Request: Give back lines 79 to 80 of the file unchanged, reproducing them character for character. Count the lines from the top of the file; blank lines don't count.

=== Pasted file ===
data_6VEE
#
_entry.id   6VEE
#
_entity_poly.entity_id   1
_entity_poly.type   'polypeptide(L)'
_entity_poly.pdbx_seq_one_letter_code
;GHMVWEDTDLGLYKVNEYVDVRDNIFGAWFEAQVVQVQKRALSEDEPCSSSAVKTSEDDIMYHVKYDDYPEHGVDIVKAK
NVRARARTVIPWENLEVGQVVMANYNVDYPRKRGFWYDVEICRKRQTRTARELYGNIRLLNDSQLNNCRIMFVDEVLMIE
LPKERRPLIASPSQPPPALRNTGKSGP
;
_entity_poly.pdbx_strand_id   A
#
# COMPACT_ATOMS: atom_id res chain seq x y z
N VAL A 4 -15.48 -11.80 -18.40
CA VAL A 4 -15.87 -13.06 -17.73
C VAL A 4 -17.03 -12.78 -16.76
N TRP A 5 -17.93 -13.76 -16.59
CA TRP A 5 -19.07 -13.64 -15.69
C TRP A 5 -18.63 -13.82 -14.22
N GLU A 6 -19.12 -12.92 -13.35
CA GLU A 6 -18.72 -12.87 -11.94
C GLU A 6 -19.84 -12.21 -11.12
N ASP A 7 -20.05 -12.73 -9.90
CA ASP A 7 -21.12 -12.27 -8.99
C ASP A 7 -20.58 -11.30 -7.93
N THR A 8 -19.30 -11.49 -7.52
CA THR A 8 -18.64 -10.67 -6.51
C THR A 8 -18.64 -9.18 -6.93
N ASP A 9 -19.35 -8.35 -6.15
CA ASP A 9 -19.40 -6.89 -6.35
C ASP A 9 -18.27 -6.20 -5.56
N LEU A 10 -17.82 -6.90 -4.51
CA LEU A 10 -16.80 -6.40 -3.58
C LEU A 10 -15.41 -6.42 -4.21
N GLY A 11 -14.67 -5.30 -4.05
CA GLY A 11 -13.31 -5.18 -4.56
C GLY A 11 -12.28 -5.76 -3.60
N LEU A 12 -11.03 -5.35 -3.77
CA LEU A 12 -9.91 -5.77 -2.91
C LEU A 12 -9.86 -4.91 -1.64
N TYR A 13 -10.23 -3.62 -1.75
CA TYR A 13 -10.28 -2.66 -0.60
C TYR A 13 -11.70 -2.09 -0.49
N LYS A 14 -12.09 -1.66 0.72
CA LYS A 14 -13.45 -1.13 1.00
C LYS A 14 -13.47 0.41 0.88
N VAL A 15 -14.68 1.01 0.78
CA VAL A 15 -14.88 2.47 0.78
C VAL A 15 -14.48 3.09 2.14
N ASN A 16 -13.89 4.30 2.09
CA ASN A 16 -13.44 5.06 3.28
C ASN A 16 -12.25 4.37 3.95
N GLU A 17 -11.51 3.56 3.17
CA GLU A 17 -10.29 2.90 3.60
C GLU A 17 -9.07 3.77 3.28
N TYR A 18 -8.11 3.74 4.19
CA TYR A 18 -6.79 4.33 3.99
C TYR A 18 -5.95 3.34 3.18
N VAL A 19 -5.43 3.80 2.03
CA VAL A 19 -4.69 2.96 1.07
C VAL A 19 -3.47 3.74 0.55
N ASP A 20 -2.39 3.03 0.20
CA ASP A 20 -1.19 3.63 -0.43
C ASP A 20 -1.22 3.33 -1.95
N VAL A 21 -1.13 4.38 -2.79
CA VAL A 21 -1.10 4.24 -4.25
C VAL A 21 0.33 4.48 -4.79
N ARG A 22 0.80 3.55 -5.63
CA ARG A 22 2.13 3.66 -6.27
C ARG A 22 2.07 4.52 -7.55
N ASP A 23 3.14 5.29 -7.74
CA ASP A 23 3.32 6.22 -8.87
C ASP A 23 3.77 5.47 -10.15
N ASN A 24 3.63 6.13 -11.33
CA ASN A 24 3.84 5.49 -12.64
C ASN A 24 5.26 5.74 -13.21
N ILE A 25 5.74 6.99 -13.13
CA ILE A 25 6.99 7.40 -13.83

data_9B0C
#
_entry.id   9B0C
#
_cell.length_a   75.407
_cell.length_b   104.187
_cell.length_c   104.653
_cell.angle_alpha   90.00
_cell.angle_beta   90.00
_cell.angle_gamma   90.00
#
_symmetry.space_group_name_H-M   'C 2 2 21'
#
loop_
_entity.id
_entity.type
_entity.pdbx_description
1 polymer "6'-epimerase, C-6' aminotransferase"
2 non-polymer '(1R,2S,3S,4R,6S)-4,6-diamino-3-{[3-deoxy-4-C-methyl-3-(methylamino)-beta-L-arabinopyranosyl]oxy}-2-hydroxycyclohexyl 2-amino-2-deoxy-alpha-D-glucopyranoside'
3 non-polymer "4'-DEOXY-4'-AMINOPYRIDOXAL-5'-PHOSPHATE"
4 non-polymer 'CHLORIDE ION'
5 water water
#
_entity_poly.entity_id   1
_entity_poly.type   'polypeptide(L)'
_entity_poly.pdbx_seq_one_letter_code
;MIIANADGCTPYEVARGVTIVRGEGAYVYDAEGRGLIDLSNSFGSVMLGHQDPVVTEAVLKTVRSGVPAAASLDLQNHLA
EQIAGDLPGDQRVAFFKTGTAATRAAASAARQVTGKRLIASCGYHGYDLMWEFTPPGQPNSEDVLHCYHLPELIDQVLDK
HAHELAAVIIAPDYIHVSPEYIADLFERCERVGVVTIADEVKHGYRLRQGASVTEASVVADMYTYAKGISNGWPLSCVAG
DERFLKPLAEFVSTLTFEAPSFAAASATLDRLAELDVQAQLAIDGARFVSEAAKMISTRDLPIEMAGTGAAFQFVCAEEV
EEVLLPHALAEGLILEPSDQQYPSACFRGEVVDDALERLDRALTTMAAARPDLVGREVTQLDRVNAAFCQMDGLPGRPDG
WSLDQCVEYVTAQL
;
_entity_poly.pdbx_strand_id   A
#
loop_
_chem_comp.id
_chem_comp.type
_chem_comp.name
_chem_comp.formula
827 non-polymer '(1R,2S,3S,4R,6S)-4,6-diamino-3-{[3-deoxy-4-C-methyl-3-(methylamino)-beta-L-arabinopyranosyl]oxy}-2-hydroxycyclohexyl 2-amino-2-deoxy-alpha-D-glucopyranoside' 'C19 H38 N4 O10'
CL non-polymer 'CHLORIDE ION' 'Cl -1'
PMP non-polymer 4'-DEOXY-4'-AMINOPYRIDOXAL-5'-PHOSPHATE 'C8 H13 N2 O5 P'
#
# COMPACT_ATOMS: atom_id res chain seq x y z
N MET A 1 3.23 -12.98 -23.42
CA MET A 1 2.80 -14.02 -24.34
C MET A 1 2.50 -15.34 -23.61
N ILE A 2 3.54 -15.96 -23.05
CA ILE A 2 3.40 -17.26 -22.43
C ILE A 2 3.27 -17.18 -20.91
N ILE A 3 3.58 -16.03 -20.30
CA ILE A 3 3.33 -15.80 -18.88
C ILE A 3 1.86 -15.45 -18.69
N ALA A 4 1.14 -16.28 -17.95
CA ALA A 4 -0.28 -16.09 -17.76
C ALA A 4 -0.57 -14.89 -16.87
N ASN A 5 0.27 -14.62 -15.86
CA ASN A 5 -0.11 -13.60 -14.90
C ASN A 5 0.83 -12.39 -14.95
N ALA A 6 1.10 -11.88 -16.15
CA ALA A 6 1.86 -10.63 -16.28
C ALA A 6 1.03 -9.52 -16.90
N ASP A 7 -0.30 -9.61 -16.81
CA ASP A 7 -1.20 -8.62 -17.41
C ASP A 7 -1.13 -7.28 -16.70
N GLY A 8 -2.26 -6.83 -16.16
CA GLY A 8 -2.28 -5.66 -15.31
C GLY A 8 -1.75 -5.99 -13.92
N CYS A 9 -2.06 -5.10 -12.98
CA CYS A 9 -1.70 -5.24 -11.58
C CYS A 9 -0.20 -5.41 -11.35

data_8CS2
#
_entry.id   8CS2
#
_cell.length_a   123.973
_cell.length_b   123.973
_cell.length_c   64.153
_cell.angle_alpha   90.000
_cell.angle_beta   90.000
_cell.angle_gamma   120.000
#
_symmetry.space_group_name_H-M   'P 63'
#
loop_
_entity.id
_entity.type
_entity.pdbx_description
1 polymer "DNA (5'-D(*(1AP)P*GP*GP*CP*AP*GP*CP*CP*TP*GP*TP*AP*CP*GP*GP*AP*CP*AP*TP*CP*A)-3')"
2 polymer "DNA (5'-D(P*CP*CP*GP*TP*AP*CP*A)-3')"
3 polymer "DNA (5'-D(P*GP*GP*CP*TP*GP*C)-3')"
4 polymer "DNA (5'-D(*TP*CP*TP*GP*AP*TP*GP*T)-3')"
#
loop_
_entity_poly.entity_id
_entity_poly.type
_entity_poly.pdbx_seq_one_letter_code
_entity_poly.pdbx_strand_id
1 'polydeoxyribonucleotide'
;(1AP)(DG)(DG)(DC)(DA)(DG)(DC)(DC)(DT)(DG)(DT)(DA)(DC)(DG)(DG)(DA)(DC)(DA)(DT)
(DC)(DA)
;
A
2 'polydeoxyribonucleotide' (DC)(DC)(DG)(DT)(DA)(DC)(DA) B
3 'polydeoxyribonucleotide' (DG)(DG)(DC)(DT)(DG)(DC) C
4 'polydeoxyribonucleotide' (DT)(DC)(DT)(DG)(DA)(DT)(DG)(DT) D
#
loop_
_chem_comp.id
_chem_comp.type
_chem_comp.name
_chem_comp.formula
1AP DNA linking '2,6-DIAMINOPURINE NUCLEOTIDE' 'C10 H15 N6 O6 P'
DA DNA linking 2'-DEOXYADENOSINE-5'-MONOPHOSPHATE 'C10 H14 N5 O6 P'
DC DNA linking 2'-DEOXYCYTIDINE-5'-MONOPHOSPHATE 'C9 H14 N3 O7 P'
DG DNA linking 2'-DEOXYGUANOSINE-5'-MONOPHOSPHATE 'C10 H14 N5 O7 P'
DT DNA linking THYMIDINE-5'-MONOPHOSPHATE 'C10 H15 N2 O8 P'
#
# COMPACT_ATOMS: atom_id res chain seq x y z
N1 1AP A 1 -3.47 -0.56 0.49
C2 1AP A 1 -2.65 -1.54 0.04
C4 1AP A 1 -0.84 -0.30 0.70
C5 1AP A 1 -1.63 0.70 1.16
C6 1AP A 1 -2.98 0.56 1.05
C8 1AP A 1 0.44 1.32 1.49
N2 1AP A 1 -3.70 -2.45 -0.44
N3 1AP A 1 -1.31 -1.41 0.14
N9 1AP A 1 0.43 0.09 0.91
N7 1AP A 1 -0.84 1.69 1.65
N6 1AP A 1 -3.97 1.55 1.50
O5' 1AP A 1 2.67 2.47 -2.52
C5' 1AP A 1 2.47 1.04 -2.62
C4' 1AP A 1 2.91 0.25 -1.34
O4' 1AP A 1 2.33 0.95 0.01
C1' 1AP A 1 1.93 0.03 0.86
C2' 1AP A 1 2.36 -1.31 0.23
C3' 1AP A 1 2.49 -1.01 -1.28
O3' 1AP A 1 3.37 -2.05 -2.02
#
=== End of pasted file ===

CA ILE A 25 6.99 7.40 -13.83

data_9B0C